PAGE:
Long Gun Registry: Politics Trumps Common Sense

The Long Gun Registry has been a point of contention here in Canada. It aligns rural against urban citizens, and by extension has become a wedge issue for political parties centered around their base of support. The Conservative Party power base has long been more rural than urban, while the other parties (Liberal and NDP) draw support from urban centers. It comes as no surprise that the Conservatives want the Registry scrapped, while the Liberals and NDP want it maintained.

Being a city dweller myself, I don’t really see the need for a firearm at all; be it a shotgun, rifle, handgun or whatever. However, I understand that hunters and those who live in rural areas have a different view, using guns as tools or as a means of recreation. I don’t have a problem with that in general… guns just aren’t my thing.

Key arguments against the registry are its cost and program mismanagement. People argue that the registry was created as a knee-jerk reaction to a school shooting 20 years ago in Montreal. The need to be seen as “doing something” resulted in a poorly realized and poorly run government program. I don’t necessarily disagree – it has cost too much money to set up, and the management of the program has been terrible. This doesn’t make the idea flawed, only the execution.

Stephen Harper’s Conservative Party made abolishing the Long Gun Registry a pillar of their election platform, citing waste, cost overruns and poor management. While these reasons make sense on the surface, it is surprising that the typically law-and-order Conservative Party hasn’t attempted to replace the Registry with something that is better managed and/or more cost efficient. When viewed from this perspective, it seems far more likely that the Conservatives used the Registry as a wedge issue to stir up their rural power base and create the type of “us-versus-them” rhetoric that has played so well for the Republican Party in the USA.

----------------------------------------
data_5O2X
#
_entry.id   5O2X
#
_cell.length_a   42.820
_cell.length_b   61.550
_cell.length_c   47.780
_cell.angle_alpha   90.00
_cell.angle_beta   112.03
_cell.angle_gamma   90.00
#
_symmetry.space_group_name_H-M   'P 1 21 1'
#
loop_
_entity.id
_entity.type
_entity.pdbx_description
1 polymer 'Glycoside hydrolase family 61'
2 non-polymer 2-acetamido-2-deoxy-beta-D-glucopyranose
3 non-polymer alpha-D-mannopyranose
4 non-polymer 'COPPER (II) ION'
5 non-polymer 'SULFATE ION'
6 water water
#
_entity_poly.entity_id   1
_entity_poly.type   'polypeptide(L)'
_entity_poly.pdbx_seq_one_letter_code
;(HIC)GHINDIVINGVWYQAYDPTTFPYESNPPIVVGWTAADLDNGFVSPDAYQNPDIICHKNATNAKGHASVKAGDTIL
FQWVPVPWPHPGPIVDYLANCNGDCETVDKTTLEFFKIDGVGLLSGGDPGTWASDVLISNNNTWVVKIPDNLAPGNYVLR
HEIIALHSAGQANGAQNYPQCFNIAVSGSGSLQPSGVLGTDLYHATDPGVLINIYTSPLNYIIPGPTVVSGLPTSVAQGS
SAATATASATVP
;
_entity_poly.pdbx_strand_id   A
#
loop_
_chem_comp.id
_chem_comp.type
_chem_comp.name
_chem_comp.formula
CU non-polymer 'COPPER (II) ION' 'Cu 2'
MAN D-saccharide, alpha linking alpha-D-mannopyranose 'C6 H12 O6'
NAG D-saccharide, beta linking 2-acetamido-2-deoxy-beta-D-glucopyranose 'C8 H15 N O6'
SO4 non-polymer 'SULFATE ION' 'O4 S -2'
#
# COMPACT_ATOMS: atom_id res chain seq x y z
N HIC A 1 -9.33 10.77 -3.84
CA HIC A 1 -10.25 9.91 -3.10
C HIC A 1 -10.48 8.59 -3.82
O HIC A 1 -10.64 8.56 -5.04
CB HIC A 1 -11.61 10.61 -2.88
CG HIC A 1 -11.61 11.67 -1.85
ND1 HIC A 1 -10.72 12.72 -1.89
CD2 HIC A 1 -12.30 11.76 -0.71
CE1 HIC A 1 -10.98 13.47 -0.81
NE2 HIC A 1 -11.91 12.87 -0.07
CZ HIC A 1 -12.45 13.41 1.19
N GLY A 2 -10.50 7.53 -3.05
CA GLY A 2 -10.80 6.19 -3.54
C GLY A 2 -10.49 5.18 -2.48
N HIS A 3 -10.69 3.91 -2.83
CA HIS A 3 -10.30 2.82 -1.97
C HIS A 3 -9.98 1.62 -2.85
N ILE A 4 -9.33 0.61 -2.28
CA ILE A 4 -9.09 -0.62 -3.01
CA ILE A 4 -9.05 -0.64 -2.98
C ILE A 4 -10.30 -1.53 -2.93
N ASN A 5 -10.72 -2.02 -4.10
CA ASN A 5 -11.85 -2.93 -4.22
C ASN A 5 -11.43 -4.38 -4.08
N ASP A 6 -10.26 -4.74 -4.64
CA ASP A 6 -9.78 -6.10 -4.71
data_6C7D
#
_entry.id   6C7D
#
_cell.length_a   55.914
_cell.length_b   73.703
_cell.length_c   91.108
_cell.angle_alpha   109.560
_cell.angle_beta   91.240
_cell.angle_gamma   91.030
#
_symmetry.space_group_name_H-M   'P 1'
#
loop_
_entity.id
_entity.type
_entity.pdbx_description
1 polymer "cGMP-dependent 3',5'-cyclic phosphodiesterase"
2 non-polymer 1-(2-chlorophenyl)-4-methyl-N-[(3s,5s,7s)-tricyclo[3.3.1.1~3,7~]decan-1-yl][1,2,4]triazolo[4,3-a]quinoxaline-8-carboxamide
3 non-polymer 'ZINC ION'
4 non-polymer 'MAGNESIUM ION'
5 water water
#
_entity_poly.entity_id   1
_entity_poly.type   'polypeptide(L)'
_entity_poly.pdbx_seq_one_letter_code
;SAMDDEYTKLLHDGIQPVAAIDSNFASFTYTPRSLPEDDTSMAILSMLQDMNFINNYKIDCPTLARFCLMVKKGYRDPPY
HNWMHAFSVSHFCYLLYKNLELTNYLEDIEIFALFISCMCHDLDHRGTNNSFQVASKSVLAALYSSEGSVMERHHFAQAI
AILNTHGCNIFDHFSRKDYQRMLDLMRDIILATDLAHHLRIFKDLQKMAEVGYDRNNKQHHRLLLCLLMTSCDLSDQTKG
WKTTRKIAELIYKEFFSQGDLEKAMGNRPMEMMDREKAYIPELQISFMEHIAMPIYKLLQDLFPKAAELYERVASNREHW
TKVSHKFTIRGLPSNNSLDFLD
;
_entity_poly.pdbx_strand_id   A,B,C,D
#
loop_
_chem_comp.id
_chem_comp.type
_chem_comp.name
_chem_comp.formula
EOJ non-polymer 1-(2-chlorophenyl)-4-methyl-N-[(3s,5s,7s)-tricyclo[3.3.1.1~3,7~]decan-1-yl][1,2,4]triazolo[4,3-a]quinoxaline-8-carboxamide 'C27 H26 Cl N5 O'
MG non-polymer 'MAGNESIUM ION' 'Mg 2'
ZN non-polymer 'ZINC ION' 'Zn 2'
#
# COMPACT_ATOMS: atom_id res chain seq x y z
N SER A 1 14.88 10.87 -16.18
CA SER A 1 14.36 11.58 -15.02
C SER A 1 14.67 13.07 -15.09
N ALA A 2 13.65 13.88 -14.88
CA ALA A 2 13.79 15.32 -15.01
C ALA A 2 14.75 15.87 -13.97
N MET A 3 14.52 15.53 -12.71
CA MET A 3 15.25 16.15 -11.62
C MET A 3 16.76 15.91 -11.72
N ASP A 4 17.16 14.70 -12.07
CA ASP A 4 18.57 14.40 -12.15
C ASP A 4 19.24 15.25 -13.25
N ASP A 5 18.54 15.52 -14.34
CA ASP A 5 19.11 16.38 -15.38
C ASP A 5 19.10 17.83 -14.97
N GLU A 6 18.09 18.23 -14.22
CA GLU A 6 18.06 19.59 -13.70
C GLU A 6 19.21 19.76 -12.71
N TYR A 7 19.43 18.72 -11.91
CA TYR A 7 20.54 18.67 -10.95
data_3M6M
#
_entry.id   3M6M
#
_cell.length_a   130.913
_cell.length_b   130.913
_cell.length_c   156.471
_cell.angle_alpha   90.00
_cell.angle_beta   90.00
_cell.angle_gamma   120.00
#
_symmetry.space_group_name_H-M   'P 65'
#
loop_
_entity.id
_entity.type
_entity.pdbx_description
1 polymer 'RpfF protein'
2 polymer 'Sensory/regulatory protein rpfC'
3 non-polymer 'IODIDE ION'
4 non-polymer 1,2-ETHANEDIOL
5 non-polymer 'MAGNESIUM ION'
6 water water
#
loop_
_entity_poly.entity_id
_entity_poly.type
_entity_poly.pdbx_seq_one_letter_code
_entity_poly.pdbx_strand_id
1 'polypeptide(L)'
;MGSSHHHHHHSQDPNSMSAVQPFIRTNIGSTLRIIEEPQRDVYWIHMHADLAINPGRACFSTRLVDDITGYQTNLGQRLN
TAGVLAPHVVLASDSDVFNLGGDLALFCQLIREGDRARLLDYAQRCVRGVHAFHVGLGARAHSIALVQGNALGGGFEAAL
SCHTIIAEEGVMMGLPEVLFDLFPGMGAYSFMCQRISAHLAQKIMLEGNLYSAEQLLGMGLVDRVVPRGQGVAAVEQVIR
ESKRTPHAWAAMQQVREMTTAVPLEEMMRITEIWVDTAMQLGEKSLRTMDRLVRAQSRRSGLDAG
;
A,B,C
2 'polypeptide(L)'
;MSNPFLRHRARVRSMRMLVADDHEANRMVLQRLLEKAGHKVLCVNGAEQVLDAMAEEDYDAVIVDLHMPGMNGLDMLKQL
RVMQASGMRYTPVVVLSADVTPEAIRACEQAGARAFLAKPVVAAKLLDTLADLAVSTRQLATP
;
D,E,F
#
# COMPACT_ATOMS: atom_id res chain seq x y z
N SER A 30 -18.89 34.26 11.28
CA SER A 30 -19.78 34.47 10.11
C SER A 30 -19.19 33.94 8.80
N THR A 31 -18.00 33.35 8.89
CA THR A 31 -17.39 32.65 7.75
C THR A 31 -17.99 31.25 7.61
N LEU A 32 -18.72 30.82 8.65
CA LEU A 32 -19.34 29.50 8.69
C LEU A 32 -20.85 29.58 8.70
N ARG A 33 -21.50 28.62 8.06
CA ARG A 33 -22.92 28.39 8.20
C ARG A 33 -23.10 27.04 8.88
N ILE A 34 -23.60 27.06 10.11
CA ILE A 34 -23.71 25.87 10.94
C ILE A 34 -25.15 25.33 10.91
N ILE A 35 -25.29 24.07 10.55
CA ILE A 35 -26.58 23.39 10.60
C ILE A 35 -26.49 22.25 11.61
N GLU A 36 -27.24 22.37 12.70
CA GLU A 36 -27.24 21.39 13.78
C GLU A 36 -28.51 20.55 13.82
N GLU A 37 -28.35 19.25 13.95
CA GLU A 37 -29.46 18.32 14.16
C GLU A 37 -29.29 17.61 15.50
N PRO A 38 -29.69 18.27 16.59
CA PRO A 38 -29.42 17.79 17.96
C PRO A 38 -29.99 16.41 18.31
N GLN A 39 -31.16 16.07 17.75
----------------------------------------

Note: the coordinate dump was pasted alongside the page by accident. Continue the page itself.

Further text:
Stephen Harper’s Conservatives argue that the registry doesn’t help police forces do their jobs. Police officers need to expect and be prepared for a gun every time to enter into a situation. If this preparation is needed either way, why bother paying for the Registry? It doesn’t matter that law enforcement agencies have said the Registry is helpful and would like to keep it (or some form of it). Harper promised to scrap it, no “ifs”, “ands” or “buts”.

Stephen Harper’s Conservatives argue that criminals won’t go register their guns, so why add a burden to the law abiding citizens? Using that logic, why do we have laws that outlaw theft and murder? Only criminals do those things, not good law abiding citizens like you and I. If a criminal is going to steal regardless of the law, then shouldn’t we just get rid of the law? Why burden good people with all these laws that clearly don’t apply to them, right?

Stephen Harper’s Conservatives argue that most gun crimes are committed with unregistered or illegal firearms. Every gun in this country started out as a legal firearm, before somehow finding its way into the hands of a criminal. Having all firearms registered would increase the burden of responsibility on the purchaser, making sure that any sale would be properly documented. If Tony buys a gun and sells it to Steve, Tony will want to make sure that this sale is documented if Steve were to then go commit a crime using that very same gun.

While arguing that the Long Gun Registry should be scrapped, Stephen Harper’s Conservatives haven’t said a single thing about scrapping the requirement that hand guns be registered. I personally don’t understand the difference. Both are weapons, firing projectiles that can kill a person. Arguing to register one but not the another is akin to saying that you needed a vehicle registration for your 4 door sedan, but not for your minivan.

The refusal of Stephen Harper’s Conservatives to hand any of the Registry information over to the provinces, namely Quebec, just comes off as a spiteful move on the government’s part. Harper said he’d scrap the Registry, and no one is going to tell him differently. You don’t disagree with Stephen Harper.

If “Evil, Corrupt and  French Quebec” could make a registry work when Harper swore up and down that it was flawed and broken beyond all repair, what would that say about Stephen Harper’s Conservatives? Stephen Harper is afraid of the answer, and this is why the registry will be buried in the deepest hole the Conservative Party can find.

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